Founded by the Global Public-Private Partnership for Handwashing, Global Handwashing Day is an annual global advocacy day dedicated to increasing awareness and understanding about the importance of handwashing with soap as an easy, effective, and affordable way to prevent diseases and save lives.
Global Handwashing Day is designed to:
- Foster and support a global and local culture of handwashing with soap
- Shine a spotlight on the state of handwashing around the world
- Raise awareness about the benefits of handwashing with soap
Why is washing your hands so important?
From a young age, we were all taught that it is important to wash our hands. But why is it so important? According to the Centers for Disease Control and Prevention, handwashing with soap removes germs from hands. This helps prevent infections because:
- People frequently touch their eyes, nose, and mouth without even realizing it. Germs can get into the body through the eyes, nose and mouth and make us sick.
- Germs from unwashed hands can get into foods and drinks while people prepare or consume them. Germs can multiply in some types of foods or drinks, under certain conditions, and make people sick.
- Germs from unwashed hands can be transferred to other objects, like handrails, table tops, or toys, and then transferred to another person’s hands.
- Removing germs through handwashing therefore helps prevent diarrhea and respiratory infections and may even help prevent skin and eye infections.
Research shows that handwashing with soap could prevent many of the 272 million yearly school days lost to illness associated with dirty germs, and 50% of the infections acquired in healthcare settings. Teaching people about handwashing helps them and their communities stay healthy. In fact, handwashing education in the community:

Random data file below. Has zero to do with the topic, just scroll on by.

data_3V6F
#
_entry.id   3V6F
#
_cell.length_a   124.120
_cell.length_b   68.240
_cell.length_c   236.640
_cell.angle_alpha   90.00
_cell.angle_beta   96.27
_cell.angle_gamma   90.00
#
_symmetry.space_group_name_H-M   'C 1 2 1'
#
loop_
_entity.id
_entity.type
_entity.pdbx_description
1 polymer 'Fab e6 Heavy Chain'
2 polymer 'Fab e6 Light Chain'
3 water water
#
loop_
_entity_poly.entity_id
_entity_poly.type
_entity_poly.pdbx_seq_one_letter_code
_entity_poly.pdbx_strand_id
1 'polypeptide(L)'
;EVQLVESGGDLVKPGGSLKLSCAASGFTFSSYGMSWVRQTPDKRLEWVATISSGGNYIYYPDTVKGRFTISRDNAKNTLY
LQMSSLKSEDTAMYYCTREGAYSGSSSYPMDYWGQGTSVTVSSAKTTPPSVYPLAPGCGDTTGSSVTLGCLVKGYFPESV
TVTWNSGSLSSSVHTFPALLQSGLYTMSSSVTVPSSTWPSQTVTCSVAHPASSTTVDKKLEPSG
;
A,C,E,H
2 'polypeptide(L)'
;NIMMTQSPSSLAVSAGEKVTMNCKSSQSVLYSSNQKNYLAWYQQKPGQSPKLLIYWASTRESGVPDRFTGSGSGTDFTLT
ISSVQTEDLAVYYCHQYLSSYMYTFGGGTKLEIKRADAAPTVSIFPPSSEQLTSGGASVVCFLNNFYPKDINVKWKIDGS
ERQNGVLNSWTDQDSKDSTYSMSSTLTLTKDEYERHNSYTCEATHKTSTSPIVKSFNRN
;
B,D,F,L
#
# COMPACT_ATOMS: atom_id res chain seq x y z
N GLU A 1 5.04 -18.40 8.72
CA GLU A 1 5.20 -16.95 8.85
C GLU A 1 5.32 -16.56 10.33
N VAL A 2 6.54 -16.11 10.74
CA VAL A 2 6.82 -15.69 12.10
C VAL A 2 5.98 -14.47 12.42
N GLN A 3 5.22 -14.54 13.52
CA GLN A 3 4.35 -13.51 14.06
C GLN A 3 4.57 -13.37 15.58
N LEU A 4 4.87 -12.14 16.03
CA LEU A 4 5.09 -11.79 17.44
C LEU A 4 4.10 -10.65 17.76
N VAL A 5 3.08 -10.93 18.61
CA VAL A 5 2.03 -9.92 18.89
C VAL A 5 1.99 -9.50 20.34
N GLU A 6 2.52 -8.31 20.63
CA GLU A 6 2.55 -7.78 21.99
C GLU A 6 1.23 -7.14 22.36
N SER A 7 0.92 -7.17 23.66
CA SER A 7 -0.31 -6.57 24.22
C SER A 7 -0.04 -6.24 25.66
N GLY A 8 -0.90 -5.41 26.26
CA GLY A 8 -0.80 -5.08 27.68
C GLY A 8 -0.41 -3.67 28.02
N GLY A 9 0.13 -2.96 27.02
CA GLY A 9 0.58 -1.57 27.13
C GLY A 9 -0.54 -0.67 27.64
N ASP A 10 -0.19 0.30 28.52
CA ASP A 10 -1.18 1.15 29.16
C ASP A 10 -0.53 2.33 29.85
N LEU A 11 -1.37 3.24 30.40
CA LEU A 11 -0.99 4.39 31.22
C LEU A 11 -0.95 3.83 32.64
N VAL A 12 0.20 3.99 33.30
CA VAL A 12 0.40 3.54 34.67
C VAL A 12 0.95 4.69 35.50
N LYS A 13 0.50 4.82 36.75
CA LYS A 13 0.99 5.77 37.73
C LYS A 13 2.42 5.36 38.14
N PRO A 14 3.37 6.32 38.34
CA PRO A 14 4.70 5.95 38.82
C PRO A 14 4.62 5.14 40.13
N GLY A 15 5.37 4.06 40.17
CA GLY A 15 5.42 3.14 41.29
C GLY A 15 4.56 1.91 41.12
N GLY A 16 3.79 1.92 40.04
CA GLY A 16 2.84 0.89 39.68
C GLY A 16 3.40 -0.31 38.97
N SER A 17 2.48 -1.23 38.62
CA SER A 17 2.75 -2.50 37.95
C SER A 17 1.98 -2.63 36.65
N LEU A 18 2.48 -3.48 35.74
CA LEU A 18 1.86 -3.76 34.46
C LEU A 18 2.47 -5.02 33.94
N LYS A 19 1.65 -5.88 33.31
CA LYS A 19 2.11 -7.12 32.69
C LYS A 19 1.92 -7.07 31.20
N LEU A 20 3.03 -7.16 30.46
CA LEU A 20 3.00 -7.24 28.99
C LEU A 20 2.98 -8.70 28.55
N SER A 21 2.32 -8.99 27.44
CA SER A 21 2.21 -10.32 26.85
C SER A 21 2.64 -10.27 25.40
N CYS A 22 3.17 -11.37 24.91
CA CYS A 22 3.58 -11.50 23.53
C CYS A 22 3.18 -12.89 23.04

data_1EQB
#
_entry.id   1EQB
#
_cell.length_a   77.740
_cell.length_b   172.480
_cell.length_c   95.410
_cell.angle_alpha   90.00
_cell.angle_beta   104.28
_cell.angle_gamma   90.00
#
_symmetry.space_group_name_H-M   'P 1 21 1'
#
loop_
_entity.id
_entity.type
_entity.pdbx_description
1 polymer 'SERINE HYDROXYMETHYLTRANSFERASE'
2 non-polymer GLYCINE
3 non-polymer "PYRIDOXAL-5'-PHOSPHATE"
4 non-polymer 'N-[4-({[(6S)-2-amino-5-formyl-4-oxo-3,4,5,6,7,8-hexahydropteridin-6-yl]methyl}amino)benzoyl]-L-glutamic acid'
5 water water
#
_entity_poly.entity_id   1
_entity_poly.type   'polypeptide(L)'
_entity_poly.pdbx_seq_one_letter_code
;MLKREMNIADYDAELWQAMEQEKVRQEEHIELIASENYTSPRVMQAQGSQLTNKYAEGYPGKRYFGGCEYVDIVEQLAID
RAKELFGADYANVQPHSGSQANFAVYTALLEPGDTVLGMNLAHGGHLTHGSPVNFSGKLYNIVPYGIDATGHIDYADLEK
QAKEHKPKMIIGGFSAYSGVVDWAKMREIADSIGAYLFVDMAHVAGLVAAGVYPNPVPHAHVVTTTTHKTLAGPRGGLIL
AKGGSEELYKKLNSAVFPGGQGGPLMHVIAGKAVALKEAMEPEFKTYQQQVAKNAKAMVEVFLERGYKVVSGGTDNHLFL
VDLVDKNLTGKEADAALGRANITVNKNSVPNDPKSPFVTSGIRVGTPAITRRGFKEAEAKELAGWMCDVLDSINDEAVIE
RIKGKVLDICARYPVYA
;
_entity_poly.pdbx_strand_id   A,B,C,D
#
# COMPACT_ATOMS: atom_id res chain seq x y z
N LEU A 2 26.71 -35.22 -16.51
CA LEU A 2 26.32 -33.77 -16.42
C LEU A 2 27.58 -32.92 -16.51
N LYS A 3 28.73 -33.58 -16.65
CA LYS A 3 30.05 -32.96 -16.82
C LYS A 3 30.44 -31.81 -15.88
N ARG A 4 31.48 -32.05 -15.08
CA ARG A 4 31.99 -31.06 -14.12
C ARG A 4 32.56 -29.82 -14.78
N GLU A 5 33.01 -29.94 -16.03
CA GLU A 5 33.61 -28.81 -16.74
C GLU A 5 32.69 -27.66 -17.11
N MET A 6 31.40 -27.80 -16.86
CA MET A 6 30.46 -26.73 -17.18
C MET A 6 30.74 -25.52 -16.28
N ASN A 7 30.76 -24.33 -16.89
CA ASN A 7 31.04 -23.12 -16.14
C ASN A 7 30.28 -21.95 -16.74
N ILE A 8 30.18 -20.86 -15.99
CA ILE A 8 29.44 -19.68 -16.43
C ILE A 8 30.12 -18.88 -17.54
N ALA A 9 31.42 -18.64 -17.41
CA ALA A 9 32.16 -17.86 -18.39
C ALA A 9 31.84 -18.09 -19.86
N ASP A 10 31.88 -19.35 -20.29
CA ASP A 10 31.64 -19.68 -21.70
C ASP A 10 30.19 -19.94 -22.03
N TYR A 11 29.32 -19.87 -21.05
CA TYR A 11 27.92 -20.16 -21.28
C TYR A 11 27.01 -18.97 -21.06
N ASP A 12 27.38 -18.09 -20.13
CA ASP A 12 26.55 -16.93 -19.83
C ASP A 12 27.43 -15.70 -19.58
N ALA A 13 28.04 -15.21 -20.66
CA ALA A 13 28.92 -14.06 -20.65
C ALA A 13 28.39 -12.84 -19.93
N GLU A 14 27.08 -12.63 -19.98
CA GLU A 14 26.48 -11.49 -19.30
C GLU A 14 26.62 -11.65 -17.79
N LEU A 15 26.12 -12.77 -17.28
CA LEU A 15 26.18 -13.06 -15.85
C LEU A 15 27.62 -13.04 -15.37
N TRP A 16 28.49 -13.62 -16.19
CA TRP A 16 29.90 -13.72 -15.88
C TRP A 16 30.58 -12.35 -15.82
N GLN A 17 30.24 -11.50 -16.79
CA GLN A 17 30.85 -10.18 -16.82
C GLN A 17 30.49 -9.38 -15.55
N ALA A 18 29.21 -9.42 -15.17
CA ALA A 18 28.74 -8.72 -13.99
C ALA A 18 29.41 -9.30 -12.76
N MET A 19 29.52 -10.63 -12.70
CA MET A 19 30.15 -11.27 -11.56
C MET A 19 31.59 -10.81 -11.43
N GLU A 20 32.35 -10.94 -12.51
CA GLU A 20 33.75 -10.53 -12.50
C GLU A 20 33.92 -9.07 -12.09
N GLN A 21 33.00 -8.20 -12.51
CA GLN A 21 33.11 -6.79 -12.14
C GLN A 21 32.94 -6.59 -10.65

- Reduces the number of people who get sick with diarrhea by 31%
- Reduces diarrheal illness in people with weakened immune systems by 58%
- Reduces respiratory illnesses, like colds, in the general population by 16-21%
So, when should you wash your hands?
- Before you start work
- After using the restroom
- Before and after handling raw meat, fish, or poultry
- After touching your hair, face, or body
- After sneezing, coughing, or using a tissue
- After smoking, eating, drinking, or chewing gum or tobacco
- After handling chemicals that might affect the safety of the food
- After taking out garbage
- After clearing tables or bussing dirty dishes
- After touching clothing or aprons
- After touching anything else that may contaminate hands such as unsanitary equipment, work surfaces or washcloths
Here’s the right way to wash your hands: (at least this is what science says)
- Sing 'Happy Birthday'. The song takes about 20 seconds, which is the amount of time people should wash their hands.
- Lather with soap. Water alone won't remove enough germs, but you don't need antibacterial soap, which does little or nothing to make the soap work better, according to the FDA.
- Dry with a paper towel. In a previous study, researchers examined the difference between using a paper towel or airing drying hands. It turns out evaporating the water from your hand doesn’t do much for cleanliness, while paper towels sloth off extra germs.
- Use hot water. The optimal temperature to wash out hands is at least 100° F/38° C or as hot as you can comfortably stand.
- Moisturize. People who frequently wash or do so with hot water might experience cracked and broken skin, which harbors bacteria. This dry skin also makes it harder for people to remove bacteria, so it is recommended people use lotion. An added benefit? It can actually reduce the amount of bacteria that hangs on the skin.